“Perhaps” a bullet prevented MLK from finishing what he started. CB’s handlers, if any exist, need to get this guy out of the spotlight.

      • avatar Louise Kane says:

        holy s%#**

        MLK must of taken away Bundy’s second amendment rights and right to free speech and whatever else those people did when they tried to take over the country in that there civil rights fiasco. If MLK had just remembered to do his job better before he died than the world would be safe for Cliven Bundy to speak his mind to “those people” and they would not be offended when someone suggests that picking cotton on the farm would give the men something to do!

        I almost feel bad for him

      • avatar Clutch says:


        Wholeheartedly agree but in todays intense world of 24/7 news and competition for ratings and internet investigators and political agendas & smear efforts–a person has to have the wealth of the Kennedys to keep out of the spotlight.

        Too bad its not time to harvest melons, he needs some “busy work”.

        BTW, I just read Bundy’s family used to raise and pick cotton.

        • avatar Immer Treue says:


          Not for the point of argument… But both sides have plugged this guy for all it’s worth. Hannity and Bundy bothgot a lot if mileage out of this interviews. One of the periodic daffodil anarchists who makes appearances on this blog made a point of asking where the liberal media was during this whole Bundy scrum.

          Now that they found him, and the shoe is on the other foot

    • avatar Ralph Maughan says:

      I don’t think CB has had anyone contradict him for a long time, at least someone who he doesn’t already disagree with. So he has a lack of savy about social reality. The more he talks about things at this point in time, the worse he is going to sound.

      • avatar Clutch says:

        It seems more a lack of awareness on how quickly our society will resort to dishonest practices like the NYT did by selectively editing his post.

        It seems Bundy is plenty used to controversy, in fact he relishes a fight–he just approaches it honestly. He comes straight at an issue and this leaves him disadvantaged against everyone that uses deception.

        Bundy is his own worst enemy because he is a simple-minded man. 😉

        • avatar Clutch says:

          I did not realize that you were discussing Bundy’s latest speech–where he attempts to apologize. In fact, its only the last 30 minutes I was even aware of his MLK speech–or more specifically, his “word salad” of incoherent ramblings.

          If it wasn’t for the absolute hostility everyone has for this man, they would be able to see CB is in the stages of a mental breakdown and suffering from confusion. I have listened to his speeches in an effort to understand this man for weeks now and although they always reflected an uneducated and simple-minded man, they were atleast coherent enough to understand his message. It is obvious from this latest jumble of words that he has lost his grasp.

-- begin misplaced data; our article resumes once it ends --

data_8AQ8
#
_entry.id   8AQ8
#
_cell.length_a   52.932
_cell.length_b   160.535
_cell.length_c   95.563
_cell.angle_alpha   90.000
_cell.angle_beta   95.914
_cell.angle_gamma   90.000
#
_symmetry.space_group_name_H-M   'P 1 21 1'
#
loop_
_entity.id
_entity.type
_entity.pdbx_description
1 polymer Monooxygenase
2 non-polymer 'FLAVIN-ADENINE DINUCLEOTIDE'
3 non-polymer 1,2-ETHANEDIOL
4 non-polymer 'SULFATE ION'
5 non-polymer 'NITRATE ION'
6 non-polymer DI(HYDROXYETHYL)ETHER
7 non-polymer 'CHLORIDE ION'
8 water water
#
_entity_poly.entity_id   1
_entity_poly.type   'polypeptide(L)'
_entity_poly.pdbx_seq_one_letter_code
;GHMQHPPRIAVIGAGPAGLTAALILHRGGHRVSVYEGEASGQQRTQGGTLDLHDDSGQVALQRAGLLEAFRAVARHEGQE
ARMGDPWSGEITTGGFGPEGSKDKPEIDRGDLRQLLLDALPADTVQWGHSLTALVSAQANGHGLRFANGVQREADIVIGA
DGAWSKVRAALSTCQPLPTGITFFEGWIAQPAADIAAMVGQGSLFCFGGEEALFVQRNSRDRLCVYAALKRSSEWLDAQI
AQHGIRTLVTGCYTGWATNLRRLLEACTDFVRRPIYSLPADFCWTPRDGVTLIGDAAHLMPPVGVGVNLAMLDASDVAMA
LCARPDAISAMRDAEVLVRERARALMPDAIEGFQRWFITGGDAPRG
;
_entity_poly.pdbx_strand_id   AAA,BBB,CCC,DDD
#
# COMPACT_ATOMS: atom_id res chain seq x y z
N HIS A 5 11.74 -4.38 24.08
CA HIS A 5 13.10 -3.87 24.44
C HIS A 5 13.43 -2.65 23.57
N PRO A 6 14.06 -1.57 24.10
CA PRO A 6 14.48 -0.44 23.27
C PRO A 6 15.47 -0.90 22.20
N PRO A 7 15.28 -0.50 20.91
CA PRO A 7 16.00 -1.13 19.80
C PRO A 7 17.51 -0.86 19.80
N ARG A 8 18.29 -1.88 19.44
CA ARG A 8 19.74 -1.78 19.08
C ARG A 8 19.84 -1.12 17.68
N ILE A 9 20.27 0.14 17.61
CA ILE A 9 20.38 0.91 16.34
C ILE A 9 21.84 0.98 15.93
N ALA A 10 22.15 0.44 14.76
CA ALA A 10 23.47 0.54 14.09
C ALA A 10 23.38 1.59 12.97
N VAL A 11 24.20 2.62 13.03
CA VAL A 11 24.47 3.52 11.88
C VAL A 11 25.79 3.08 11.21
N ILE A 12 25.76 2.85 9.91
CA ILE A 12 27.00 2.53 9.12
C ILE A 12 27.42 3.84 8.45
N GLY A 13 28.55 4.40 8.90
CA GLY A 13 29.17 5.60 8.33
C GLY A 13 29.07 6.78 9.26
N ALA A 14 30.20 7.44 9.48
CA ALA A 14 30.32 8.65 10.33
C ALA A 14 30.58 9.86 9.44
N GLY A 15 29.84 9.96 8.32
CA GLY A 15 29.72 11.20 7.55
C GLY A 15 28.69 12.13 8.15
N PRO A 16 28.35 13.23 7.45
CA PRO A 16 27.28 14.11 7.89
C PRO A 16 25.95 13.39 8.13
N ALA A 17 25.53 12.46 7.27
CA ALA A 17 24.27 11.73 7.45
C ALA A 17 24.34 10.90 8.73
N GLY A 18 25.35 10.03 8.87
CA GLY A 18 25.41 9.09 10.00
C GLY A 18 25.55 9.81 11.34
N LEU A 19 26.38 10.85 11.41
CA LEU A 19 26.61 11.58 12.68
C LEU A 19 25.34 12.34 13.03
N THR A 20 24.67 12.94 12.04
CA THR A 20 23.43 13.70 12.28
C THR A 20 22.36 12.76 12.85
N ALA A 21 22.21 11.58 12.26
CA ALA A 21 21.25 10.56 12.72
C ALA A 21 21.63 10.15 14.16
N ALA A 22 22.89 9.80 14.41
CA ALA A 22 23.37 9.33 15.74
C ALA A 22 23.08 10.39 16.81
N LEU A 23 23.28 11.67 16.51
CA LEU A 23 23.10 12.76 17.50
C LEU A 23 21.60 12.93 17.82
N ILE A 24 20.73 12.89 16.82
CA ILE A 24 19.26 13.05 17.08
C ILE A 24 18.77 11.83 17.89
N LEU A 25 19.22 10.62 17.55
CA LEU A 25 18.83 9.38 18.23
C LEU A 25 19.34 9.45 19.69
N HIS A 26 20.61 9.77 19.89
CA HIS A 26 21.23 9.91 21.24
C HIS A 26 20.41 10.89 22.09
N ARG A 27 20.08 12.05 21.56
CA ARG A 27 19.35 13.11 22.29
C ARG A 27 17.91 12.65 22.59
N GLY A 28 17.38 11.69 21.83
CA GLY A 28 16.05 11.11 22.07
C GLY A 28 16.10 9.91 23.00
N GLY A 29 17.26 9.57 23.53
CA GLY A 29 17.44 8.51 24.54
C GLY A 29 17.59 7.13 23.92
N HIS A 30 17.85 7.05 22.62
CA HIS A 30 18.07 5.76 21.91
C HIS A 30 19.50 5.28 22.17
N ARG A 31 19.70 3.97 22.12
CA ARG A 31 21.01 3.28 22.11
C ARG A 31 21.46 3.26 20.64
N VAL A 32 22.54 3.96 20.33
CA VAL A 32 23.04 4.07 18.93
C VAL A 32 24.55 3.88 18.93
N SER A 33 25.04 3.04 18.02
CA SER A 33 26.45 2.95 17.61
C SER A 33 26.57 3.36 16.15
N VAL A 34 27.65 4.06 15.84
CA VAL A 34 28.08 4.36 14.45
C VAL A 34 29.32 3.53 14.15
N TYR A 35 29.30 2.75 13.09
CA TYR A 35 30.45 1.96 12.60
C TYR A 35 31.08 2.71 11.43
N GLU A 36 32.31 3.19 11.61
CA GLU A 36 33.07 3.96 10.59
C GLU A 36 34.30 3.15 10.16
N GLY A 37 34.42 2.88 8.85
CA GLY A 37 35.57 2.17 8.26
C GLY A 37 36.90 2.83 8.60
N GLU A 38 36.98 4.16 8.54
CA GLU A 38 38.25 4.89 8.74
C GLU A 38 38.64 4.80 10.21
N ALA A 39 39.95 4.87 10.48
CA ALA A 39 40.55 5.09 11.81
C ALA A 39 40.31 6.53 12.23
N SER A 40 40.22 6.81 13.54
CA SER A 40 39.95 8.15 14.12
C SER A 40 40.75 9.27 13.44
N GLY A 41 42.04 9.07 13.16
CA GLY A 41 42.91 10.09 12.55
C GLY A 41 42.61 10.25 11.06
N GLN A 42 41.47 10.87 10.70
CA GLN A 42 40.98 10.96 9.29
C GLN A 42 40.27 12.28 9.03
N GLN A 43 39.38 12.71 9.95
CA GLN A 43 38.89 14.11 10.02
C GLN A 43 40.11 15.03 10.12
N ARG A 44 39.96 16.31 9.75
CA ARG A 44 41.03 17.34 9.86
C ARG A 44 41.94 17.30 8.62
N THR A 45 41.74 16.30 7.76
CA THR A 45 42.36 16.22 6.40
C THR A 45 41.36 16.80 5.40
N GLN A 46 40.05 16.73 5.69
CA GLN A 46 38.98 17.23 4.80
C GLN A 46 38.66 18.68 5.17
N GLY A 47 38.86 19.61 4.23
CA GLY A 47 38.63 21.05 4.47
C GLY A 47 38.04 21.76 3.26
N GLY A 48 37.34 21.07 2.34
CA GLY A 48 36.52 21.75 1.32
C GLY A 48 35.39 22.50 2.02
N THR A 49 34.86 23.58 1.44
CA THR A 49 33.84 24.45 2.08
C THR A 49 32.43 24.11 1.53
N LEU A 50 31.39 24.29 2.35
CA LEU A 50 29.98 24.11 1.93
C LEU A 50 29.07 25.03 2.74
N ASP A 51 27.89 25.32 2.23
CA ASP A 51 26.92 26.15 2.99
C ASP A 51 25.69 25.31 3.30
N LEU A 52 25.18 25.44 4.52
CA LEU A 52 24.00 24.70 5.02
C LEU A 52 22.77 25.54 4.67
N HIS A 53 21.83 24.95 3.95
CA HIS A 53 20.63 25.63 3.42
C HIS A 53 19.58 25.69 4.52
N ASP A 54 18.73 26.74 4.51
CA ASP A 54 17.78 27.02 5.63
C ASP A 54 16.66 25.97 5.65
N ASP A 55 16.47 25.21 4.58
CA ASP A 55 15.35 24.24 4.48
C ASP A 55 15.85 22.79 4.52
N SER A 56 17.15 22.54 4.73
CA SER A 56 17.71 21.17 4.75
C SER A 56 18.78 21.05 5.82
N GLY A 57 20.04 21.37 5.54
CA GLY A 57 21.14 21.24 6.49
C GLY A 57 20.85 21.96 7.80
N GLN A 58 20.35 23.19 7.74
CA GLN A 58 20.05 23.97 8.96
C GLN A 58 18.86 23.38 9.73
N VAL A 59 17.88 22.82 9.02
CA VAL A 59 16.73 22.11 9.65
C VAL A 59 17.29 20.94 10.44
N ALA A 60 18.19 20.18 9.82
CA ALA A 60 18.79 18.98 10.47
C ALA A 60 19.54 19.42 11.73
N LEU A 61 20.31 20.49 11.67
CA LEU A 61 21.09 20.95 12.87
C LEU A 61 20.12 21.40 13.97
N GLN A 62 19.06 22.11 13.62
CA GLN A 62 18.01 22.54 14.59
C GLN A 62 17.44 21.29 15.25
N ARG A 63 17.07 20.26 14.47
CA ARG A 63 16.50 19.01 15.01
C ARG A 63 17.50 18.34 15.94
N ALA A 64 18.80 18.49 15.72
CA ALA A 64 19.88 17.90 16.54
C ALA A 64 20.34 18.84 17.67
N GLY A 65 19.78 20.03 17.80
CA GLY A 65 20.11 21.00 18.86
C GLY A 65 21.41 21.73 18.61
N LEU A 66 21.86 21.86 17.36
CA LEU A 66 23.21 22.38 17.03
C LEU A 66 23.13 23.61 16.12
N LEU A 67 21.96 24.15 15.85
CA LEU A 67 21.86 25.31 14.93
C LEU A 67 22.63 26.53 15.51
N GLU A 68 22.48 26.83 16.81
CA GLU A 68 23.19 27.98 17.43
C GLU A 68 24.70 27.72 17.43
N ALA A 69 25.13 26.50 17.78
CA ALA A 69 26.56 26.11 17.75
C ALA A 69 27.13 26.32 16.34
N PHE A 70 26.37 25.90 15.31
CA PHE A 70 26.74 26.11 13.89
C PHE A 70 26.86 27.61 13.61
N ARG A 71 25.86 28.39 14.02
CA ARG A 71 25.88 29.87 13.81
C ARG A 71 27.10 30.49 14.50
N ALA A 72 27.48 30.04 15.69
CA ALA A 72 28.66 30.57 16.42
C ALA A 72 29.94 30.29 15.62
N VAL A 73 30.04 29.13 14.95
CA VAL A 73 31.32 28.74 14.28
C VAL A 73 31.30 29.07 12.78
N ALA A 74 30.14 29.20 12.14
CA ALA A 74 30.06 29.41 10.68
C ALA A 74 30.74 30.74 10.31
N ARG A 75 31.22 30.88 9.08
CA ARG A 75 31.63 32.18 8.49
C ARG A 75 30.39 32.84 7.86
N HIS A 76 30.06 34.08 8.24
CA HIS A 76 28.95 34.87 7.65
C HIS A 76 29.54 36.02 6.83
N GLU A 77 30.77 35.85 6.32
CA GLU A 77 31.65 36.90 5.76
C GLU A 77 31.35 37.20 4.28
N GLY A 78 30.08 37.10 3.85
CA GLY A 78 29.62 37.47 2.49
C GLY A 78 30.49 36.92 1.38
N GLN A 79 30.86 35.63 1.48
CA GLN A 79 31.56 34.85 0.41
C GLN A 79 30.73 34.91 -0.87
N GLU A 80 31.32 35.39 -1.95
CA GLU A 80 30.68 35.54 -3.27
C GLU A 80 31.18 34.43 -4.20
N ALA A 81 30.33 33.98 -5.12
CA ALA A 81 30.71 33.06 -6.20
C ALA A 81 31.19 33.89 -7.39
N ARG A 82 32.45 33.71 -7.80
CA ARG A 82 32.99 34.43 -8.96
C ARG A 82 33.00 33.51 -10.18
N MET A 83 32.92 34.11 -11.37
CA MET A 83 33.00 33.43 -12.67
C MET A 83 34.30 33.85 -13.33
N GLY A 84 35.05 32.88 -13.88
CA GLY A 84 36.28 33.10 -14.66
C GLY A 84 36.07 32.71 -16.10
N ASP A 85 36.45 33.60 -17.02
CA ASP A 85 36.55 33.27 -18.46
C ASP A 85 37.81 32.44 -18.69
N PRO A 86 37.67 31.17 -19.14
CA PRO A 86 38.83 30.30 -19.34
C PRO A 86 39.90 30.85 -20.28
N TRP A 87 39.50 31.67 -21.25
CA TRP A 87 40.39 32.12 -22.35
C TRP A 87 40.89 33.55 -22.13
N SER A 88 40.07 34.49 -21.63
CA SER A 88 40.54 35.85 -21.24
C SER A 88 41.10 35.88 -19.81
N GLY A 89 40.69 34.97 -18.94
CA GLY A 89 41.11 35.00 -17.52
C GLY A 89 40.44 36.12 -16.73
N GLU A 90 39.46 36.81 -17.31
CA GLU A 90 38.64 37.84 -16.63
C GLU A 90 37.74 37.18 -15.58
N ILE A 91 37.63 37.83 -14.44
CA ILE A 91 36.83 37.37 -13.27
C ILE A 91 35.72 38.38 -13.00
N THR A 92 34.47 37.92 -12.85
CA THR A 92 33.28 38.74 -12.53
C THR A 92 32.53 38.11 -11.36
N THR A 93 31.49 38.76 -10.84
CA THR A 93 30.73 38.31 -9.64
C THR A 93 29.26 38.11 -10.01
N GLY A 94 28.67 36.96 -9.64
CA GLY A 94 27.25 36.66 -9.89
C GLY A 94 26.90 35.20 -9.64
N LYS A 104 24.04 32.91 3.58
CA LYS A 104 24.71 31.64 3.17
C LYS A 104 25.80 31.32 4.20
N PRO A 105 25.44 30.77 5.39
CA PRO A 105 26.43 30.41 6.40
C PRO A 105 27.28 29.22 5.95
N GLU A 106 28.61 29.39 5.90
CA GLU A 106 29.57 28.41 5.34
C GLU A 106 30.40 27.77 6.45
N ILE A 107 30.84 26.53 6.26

Obviously, the stress of the armed stand-off and everything that has transpired since then has left this simple man exhausted and then his bewilderment at people accusing him of being racist was the straw that put him over the edge. His speech is incoherent. It makes no sense and its ridiculous anyone would even think they could make sense of it.

          It can easily be argued Bundy created the issues facing him today, I am not suggesting he is a victim; however, this man is no longer well.

          People may not feel enough compassion to help an injured person laying on the ground, but at this point, people need to atleast not participate in the mob beating that is now taking place. The man is not well, and kicking an injured man on the ground is contemptable.

          Its time everybody just give CB some room. Let him go back to his melon patch. Let him rest amongst his family. Let him return to his little world and community. In time, the BLM will exercise the court order and remove his livestock. The feds can decide what charges they want to make.

          But shows over folks. Unless you are the sort who likes to pick on and attack the developmentally disabled.

          • avatar Ralph Maughan says:

            Clutch and all,

            Clutch might be right about Bundy’s condition, but less generous views make sense too. As for me, I am angry his cattle are still stomping around the Gold Butte area. I am pleased that Bundy’s fall from media grace has cast doubt on the nascent movement to transfer our public lands to the states. Unfortunately though, the collapse of Bundy’s celebrity did not come from directly debating the issue, but because of his widely disparaged comments on an unrelated matter.

          • avatar Yvette says:

            I think you may be right, Clutch. It’s more likely than what I had surmised. The media won’t back off willingly. It’s time for the people that know and love him to step in on his behave, because the media will continue to make a show out of him if they don’t.

  23. Cliven Bundy has learned how to “game” the system. It would be interesting to know how many of his relatives are on food stamps and claim income low enough to qualify for free breakfasts and lunches at school.

    I was talking to a school teacher/chaperon who was with a bus load of Junior High kids from Utah in Yellowstone a few years ago.
    When I mentioned that they looked fairly well to do as they all had cell phones and other electronic gadgets with them on the field trip, she became very upset and said that most of the kids she was supervising qualified for free breakfasts and lunches at the school they were all from.